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Ali Gomaa (Arabic: علي جمعة‎, Egyptian Arabic: [ˈʕæli ˈɡomʕæ]) is an Egyptian Islamic scholar, jurist, and public figure who has taken a number of controversial political stances. He specializes in Islamic Legal Theory. He follows the Shafi`i school of Islamic jurisprudence and the Ash'ari school of tenets of faith. Gomaa is a Sufi. He was succeeded as Grand Mufti by Shawki Ibrahim Abdel-Karim Allam in February 2013.

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  • Ali Gomaa
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  • Ali Gomaa (Arabic: علي جمعة‎, Egyptian Arabic: [ˈʕæli ˈɡomʕæ]) is an Egyptian Islamic scholar, jurist, and public figure who has taken a number of controversial political stances. He specializes in Islamic Legal Theory. He follows the Shafi`i school of Islamic jurisprudence and the Ash'ari school of tenets of faith. Gomaa is a Sufi. He was succeeded as Grand Mufti by Shawki Ibrahim Abdel-Karim Allam in February 2013.
  • Ali Gomaa (Arabic: علي جمعة‎, Egyptian Arabic: [ˈʕæli ˈɡomʕæ]) is an Egyptian Islamic scholar, Jurist, and public figure who has taken a number of controversial political stances. He specializes in Islamic Legal Theory. He follows the Shafi`i school of Islamic jurisprudence and the Ash'ari school of tenets of faith. Gomaa is a Sufi. He was succeeded as Grand Mufti by Shawki Ibrahim Abdel-Karim Allam in February 2013.
  • Ali Gomaa (Arabic: علي جمعة‎, Egyptian Arabic: [ˈʕæli ˈɡomʕæ]) is an Egyptian Islamic scholar, Jurist, and public figure who has taken a number of controversial political stances. He specializes in Islamic Legal Theory. He follows the Shafi`i school of Islamic jurisprudence and the Ash'ari school of tenets of faith. Gomaa is a Sufi. Gomaa is also a supporter of the 2013 Military Coup. He was succeeded as Grand Mufti by Shawki Ibrahim Abdel-Karim Allam in February 2013.
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  • Ali Gomaa
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  • Ali Gomaa (Arabic: علي جمعة‎, Egyptian Arabic: [ˈʕæli ˈɡomʕæ]) is an Egyptian Islamic scholar, jurist, and public figure who has taken a number of controversial political stances. He specializes in Islamic Legal Theory. He follows the Shafi`i school of Islamic jurisprudence and the Ash'ari school of tenets of faith. Gomaa is a Sufi. He served as the eighteenth Grand Mufti of Egypt (2003–2013) through Dar al-Ifta al-Misriyyah succeeding Ahmed el-Tayeb. He has, in the past, been considered a respected Islamic jurist, according to a 2008 U.S. News & World Report report and The National, and "a highly promoted champion of moderate Islam," according to The New Yorker. In more recent years, however, he has been characterized by Western scholarly observers as a supporter of "authoritarian" forms of government, and The New York Times notes in 2013 that he encouraged security forces to kill protesters against the Egyptian coup of that year. He was succeeded as Grand Mufti by Shawki Ibrahim Abdel-Karim Allam in February 2013.
  • Ali Gomaa (Arabic: علي جمعة‎, Egyptian Arabic: [ˈʕæli ˈɡomʕæ]) is an Egyptian Islamic scholar, Jurist, and public figure who has taken a number of controversial political stances. He specializes in Islamic Legal Theory. He follows the Shafi`i school of Islamic jurisprudence and the Ash'ari school of tenets of faith. Gomaa is a Sufi. He served as the eighteenth Grand Mufti of Egypt (2003–2013) through Dar al-Ifta al-Misriyyah succeeding Ahmed el-Tayeb. He has, in the past, been considered a respected Islamic jurist, according to a 2008 U.S. News & World Report report and The National, and "a highly promoted champion of moderate Islam," according to The New Yorker. In more recent years, however, he has been characterized by Western scholarly observers as a supporter of "authoritarian" forms of government, and The New York Times notes in 2013 that he encouraged security forces to kill protesters against the Egyptian coup of that year. He was succeeded as Grand Mufti by Shawki Ibrahim Abdel-Karim Allam in February 2013.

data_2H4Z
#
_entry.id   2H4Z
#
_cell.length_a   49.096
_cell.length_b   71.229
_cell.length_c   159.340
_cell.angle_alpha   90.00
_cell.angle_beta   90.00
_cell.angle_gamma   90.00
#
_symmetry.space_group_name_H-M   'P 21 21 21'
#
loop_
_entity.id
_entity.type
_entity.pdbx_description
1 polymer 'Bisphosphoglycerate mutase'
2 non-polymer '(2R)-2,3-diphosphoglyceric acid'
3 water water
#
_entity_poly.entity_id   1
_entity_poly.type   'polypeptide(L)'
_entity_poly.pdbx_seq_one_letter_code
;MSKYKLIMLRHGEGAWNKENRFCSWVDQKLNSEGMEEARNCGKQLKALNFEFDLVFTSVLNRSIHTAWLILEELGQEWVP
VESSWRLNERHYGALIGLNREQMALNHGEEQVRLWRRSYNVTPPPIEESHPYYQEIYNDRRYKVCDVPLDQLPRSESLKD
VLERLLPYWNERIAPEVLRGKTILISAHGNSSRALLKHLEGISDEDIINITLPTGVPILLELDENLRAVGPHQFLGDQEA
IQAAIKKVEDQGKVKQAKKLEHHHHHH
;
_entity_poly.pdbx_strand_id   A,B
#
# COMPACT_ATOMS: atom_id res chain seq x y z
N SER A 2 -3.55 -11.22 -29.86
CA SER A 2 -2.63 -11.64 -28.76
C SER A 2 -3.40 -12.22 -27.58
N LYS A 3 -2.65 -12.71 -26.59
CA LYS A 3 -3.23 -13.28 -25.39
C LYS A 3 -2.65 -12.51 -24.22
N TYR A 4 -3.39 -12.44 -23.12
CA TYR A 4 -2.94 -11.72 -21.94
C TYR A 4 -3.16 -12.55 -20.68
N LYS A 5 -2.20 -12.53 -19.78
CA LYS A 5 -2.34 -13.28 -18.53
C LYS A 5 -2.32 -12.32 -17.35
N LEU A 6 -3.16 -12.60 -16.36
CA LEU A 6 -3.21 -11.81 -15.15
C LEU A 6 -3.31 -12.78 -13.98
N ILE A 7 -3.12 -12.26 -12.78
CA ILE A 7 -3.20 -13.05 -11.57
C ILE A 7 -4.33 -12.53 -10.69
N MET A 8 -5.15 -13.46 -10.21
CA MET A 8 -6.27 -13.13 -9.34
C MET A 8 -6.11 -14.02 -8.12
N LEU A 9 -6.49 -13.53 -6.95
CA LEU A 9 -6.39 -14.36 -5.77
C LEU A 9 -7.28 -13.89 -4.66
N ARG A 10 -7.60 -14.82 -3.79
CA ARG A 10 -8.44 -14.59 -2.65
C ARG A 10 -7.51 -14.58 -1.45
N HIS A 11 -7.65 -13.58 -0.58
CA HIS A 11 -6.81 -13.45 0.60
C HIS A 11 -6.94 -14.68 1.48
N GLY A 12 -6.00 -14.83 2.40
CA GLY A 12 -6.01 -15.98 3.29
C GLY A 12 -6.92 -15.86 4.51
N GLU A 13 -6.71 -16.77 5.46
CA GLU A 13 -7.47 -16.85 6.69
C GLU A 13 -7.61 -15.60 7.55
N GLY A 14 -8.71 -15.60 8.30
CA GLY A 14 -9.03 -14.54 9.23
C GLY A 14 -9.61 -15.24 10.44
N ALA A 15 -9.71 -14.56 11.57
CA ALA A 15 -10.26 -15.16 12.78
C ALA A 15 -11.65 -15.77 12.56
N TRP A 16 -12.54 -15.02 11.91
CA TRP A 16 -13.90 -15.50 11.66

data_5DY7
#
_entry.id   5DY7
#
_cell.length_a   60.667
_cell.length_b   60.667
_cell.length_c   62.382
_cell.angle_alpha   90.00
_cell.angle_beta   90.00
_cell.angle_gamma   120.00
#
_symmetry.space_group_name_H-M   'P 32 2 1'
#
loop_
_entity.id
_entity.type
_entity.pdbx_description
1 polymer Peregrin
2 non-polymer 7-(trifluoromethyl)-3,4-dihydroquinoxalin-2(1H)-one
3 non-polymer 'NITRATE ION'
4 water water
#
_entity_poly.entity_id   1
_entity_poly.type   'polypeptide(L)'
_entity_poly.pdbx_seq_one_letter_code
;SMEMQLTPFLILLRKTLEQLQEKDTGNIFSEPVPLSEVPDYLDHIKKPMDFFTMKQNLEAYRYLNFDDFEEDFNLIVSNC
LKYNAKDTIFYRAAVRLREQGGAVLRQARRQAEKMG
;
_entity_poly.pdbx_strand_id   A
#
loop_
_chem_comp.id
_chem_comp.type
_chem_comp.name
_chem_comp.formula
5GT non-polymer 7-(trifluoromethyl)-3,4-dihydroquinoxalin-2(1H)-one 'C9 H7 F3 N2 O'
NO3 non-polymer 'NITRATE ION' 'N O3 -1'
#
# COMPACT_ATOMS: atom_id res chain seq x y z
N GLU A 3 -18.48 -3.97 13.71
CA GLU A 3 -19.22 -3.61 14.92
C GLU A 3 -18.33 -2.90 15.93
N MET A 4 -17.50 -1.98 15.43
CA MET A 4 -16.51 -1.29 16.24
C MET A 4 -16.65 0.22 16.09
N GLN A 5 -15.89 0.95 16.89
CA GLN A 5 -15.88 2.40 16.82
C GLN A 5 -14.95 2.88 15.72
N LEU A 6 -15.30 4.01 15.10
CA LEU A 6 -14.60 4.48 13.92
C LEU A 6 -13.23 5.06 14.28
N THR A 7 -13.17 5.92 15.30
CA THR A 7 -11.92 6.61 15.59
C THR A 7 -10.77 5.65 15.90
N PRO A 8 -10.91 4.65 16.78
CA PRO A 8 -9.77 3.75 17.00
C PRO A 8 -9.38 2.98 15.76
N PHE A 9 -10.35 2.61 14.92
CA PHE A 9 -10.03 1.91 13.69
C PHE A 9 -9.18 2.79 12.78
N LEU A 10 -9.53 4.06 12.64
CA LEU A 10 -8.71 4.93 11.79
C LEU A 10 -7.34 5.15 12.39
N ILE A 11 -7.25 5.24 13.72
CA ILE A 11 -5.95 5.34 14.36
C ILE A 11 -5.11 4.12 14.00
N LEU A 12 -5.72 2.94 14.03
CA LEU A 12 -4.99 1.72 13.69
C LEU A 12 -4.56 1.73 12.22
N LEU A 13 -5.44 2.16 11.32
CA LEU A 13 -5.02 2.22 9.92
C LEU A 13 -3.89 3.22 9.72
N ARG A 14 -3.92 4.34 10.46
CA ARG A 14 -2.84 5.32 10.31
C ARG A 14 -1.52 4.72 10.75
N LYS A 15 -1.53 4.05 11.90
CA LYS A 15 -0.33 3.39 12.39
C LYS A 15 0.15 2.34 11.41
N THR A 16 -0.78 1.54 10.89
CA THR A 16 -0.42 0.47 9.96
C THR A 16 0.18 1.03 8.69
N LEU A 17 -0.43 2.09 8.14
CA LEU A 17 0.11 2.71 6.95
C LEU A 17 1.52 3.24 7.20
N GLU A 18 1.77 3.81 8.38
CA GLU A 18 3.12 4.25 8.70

• Ali Gomaa (Arabic: علي جمعة‎, Egyptian Arabic: [ˈʕæli ˈɡomʕæ]) is an Egyptian Islamic scholar, Jurist, and public figure who has taken a number of controversial political stances. He specializes in Islamic Legal Theory. He follows the Shafi`i school of Islamic jurisprudence and the Ash'ari school of tenets of faith. Gomaa is a Sufi. Gomaa is also a supporter of the 2013 Military Coup. He served as the eighteenth Grand Mufti of Egypt (2003–2013) through Dar al-Ifta al-Misriyyah succeeding Ahmed el-Tayeb. He has, in the past, been considered a respected Islamic jurist, according to a 2008 U.S. News & World Report report and The National, and "a highly promoted champion of moderate Islam," according to The New Yorker. In more recent years, however, he has been characterized by Western scholarly observers as a supporter of "authoritarian" forms of government, and The New York Times notes in 2013 that he encouraged security forces to kill protesters against the Egyptian coup of that year. He was succeeded as Grand Mufti by Shawki Ibrahim Abdel-Karim Allam in February 2013.
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